Human speech, says the writer of the Epistle of James in the New Testament, seems innocent enough. After all, the tongue is just a small part of the body. Yet despite its size, the tongue is like a bit that controls a horse or a rudder that steers an enormous ship. The tongue can burn like a raging forest fire incinerating everything it touches. It can corrupt both the subject and the object of speech. What we say to one another can be "full of deadly poison" that kills.
"With the tongue we praise our Lord and Father, and with it we curse men and women, who have been made in God's likeness. Out of the same mouth comes praise and cursing. My brothers, my sisters, this should not be. Can both fresh water and salt water flow from the same spring?" James recommends that "everyone should be quick to listen and slow to speak."
In practice, most of us tend to be just the opposite, quick to speak and slow to listen! The power of the uncontrolled tongue is a serious problem. Our words have power--power for good or for evil. What we say to one another can exclude or embrace, heal or humiliate, lift up or tear down. Most of us still carry the wounds from criticisms heaped on us years ago. Most of us can still remember a compliment given, even though it was given many decades ago. The power of the tongue is an awesome power!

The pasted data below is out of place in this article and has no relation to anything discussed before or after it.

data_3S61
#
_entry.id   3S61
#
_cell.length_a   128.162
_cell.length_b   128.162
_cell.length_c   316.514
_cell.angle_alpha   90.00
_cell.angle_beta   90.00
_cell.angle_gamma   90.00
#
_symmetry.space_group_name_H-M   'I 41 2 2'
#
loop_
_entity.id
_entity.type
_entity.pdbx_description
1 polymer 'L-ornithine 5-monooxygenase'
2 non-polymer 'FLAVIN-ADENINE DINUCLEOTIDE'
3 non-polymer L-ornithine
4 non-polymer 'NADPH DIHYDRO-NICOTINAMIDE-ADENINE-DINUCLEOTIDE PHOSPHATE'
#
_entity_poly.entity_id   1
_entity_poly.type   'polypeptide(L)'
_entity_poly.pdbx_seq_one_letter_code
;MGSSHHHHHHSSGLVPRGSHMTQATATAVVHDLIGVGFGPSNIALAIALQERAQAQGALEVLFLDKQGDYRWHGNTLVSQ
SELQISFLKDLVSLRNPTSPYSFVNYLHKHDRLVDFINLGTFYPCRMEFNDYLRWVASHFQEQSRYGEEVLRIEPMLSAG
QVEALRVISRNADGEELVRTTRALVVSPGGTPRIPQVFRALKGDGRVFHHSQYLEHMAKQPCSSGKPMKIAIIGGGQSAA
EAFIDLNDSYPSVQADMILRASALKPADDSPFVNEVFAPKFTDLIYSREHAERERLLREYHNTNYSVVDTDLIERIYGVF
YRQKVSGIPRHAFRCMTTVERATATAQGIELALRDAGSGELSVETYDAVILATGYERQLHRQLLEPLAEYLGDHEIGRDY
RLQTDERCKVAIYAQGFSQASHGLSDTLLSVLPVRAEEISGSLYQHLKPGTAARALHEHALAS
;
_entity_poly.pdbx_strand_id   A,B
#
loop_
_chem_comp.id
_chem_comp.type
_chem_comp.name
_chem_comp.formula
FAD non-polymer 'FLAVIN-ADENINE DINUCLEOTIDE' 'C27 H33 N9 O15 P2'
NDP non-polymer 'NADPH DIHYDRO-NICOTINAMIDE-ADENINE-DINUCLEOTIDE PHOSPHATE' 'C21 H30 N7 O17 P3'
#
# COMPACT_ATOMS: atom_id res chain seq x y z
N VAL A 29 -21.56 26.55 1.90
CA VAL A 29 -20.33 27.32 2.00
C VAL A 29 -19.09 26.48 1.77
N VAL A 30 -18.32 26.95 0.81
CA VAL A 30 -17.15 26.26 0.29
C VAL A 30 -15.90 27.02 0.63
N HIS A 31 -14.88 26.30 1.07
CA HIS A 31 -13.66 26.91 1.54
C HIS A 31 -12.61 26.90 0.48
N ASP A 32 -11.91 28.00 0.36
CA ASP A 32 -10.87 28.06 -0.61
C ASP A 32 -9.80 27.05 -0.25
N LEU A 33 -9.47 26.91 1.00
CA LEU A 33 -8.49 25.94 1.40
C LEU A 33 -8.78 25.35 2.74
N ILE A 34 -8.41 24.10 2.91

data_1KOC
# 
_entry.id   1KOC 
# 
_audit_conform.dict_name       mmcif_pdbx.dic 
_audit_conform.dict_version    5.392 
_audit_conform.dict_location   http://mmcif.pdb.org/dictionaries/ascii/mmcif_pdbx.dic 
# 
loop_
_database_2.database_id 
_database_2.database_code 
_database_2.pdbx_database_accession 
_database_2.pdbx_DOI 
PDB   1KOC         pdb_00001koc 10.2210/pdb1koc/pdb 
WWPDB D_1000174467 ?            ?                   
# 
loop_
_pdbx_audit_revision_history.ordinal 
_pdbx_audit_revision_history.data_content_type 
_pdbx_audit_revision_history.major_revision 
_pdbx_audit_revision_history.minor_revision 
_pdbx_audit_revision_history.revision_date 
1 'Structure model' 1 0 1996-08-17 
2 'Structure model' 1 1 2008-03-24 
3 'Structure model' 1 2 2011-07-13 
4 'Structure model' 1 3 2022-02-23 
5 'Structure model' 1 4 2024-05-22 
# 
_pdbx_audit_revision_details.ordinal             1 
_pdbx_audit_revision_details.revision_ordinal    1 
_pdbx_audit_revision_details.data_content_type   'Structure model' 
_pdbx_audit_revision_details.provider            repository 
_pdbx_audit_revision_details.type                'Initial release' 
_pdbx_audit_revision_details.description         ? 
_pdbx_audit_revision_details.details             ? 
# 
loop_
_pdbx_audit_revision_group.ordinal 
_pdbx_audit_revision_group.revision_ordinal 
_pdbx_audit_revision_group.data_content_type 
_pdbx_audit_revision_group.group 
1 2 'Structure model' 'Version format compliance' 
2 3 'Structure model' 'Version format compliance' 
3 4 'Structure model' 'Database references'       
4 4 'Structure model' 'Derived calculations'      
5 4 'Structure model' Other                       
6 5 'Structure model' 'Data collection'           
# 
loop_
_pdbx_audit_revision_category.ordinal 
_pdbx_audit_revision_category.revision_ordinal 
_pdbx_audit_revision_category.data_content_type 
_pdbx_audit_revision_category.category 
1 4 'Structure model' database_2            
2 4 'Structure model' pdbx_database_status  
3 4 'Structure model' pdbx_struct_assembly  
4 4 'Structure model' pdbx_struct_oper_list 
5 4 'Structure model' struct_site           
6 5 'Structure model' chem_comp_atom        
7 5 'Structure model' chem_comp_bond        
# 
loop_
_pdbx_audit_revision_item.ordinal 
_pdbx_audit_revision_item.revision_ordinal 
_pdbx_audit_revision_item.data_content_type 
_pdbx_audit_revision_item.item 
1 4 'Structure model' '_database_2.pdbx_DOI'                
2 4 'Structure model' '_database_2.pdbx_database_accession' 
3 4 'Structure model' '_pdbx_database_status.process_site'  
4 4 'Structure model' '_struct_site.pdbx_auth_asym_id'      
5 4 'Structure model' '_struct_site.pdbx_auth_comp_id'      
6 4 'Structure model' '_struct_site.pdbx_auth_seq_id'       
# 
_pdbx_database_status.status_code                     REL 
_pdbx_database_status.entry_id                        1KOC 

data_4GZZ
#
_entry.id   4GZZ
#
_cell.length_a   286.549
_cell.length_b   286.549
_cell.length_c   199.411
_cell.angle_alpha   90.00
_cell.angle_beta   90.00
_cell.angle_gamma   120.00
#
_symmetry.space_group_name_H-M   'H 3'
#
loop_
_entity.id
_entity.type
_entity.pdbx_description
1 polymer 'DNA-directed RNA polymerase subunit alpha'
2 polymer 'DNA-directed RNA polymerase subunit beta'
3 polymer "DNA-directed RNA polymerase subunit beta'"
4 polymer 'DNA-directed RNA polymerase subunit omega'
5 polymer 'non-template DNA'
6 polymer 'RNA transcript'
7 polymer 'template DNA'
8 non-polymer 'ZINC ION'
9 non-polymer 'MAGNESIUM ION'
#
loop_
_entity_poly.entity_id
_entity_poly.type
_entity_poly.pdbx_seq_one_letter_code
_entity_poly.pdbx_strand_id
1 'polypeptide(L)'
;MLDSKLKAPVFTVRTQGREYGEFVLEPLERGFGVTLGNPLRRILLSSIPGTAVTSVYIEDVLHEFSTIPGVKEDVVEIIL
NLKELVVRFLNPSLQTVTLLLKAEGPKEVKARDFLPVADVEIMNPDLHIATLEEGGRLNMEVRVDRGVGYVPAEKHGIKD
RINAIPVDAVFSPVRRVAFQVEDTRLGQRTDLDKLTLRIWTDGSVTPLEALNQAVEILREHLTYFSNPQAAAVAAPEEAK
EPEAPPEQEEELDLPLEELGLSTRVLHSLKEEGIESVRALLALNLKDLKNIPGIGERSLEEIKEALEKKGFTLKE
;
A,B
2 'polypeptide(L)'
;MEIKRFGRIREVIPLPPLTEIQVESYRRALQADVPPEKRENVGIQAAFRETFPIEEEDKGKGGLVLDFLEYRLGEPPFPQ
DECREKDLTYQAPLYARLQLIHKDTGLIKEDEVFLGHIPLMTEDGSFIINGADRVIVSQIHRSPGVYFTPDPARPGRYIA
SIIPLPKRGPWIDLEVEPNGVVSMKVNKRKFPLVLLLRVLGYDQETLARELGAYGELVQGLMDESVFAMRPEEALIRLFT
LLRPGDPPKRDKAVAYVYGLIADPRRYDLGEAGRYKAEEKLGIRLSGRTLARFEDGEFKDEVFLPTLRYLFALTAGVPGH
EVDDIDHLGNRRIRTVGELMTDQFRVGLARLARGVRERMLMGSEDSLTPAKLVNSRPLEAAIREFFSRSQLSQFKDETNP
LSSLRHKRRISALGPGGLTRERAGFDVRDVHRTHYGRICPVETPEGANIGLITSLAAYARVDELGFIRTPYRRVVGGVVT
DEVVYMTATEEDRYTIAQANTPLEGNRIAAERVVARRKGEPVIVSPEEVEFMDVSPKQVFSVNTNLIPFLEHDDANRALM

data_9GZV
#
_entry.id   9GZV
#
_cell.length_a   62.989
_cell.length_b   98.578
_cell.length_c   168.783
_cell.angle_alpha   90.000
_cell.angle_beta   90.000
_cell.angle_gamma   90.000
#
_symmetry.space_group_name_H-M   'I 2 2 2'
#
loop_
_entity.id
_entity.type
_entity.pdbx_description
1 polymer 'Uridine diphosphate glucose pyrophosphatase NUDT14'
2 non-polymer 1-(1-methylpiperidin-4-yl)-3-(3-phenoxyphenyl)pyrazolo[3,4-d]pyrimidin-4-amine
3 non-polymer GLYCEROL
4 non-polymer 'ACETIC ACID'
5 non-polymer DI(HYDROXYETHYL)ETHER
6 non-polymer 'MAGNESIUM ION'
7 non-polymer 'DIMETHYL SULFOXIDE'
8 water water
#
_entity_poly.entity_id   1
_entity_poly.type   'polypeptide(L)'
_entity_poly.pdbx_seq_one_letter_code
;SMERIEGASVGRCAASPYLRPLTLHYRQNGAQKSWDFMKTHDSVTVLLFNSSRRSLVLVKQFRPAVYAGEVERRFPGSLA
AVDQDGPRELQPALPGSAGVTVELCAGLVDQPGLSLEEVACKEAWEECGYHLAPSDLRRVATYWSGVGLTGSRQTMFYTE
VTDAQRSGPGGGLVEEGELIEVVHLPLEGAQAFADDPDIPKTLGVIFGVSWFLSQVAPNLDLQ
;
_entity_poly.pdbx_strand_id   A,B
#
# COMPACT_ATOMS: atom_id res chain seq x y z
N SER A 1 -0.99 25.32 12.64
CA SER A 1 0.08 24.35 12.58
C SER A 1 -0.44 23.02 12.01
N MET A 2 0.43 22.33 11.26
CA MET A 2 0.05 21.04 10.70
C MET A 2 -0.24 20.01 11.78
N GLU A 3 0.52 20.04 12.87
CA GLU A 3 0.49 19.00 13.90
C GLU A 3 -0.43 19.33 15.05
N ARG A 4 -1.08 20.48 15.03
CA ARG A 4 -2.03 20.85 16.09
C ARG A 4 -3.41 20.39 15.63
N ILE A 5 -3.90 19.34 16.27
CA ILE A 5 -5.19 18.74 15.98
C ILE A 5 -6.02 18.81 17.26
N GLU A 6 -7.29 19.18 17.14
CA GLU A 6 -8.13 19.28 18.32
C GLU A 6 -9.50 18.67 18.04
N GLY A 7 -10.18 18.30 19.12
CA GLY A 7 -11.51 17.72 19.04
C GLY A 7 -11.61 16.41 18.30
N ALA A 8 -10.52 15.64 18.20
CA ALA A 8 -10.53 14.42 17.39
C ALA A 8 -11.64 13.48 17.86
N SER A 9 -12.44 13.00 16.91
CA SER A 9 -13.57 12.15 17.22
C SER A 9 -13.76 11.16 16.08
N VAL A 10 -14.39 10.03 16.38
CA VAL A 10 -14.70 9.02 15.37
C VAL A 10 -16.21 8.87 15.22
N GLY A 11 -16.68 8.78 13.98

What we say to one another or about one another reveals more about us than about the person to whom or about whom we speak our words. That's a scary part about toxic talk--it reveals the character of our own inner identity. We project on others that which we refuse to deal with within ourselves. We put other people down in order to raise ourselves up or to insure our own superiority.
Watch your tongue! In the gospel of Matthew (12:34-37) we read that we will have to give an account for every careless word we have spoken. Now that is really scary!